It’s rare that we get to see a play so outlandish a new rule might have to be established to stop it, but that occurred on Friday night in a Division III basketball game between Baruch College and Staten Island in the CUNYAC Championship game.
With 4.7 seconds left in the game Baruch was set to inbounds the ball when all five players stood out of bounds. The move confused the the Staten Island press, making it impossible to know who would receive the ball. Then, just as the pass was called all four potential receivers ran onto the court at once — meaning that everyone was eligible to receive the pass off the inbounds.
It’s an idea the team stole from football, according to the Washington Post.
Taking a concept from football schemes, he had four “receivers” bunched up at the right end of the baseline and had them run routes across the floor in a staggered pattern, thereby not allowing the defense to pressure the length of the floor.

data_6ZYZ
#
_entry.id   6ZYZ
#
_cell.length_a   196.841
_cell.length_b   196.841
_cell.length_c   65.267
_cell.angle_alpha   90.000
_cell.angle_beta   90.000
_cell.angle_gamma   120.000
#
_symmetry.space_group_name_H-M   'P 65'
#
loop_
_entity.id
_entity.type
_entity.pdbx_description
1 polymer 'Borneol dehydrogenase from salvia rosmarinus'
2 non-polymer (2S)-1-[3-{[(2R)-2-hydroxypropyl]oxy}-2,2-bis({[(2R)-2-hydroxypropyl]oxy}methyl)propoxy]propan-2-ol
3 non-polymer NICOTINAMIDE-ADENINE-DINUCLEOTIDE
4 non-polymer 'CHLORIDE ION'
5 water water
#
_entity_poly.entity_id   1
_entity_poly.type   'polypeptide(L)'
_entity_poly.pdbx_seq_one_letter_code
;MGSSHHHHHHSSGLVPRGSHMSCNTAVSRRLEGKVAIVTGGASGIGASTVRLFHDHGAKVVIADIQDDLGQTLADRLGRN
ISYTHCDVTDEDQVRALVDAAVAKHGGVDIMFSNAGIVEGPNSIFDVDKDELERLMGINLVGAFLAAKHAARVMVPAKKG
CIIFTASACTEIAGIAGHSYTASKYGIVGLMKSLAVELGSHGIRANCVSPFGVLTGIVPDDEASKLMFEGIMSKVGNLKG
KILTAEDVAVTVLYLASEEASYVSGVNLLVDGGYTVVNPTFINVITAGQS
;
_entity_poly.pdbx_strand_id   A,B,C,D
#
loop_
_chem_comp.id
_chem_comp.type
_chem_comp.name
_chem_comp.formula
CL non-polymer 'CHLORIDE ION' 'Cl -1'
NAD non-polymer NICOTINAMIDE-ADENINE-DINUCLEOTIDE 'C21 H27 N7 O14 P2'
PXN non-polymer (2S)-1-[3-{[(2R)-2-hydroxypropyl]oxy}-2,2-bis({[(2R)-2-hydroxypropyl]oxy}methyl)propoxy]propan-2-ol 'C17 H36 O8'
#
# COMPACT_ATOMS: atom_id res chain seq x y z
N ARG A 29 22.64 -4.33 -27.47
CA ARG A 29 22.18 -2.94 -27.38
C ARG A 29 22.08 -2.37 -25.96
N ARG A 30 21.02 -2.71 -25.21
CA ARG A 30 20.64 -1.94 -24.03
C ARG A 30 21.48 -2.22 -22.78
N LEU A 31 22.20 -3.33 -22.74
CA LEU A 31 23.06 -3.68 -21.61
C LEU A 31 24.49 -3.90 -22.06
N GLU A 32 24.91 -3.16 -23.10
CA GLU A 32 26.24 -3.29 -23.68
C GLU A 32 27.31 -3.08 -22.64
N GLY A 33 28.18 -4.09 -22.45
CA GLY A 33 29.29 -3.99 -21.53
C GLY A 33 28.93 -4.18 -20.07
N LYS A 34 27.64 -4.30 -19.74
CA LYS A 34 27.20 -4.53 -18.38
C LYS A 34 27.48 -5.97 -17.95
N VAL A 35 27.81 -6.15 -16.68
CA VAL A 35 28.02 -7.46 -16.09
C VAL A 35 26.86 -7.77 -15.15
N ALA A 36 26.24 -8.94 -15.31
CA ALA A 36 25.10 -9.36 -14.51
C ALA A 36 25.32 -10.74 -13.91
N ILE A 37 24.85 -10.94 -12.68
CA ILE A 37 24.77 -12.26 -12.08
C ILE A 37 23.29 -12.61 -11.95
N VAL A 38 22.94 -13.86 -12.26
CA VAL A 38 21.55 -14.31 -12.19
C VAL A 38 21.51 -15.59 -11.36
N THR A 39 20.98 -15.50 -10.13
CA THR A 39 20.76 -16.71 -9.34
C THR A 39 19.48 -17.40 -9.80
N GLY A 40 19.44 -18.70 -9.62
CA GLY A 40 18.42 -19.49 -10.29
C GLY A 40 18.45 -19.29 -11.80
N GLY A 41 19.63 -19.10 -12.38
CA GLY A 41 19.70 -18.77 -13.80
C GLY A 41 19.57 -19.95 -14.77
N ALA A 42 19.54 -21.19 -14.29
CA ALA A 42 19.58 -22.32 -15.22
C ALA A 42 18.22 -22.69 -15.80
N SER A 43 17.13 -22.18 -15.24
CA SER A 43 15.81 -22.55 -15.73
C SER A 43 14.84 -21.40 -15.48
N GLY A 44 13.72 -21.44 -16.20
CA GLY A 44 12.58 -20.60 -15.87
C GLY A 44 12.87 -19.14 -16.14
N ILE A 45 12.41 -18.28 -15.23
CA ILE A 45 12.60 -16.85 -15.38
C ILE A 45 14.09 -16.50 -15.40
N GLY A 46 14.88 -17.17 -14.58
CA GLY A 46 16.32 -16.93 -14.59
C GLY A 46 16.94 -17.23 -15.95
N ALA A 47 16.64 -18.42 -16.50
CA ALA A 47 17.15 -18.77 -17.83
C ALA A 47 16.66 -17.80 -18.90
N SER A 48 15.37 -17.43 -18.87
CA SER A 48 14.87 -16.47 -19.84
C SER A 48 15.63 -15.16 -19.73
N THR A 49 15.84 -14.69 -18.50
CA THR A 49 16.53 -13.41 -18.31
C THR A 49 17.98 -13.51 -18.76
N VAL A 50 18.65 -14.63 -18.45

The move worked, and caused the man covering center Benjamin Boateng to break off his man and double team the dribbler, point guard Jack Sixsmith. It allowed him to find Boateng on the break, who made the shot and the rest is history.
This isn’t the first time the bunch inbound has made an appearance in college basketball this season either.
The idea rules would have to be adjusted for such a trivial edge case seems weird and unnecessary, but there’s precedent for it in basketball. In 2013 then-Nuggets coach George Karl used an inbounds trick of his own to open up the floor for his scorers in close games. He positioned Kosta Koufos and Kenneth Faried out of bounds to confuse the defense, causing them to be unsure of who to cover. The NBA changed the rule in 2014 to make it illegal.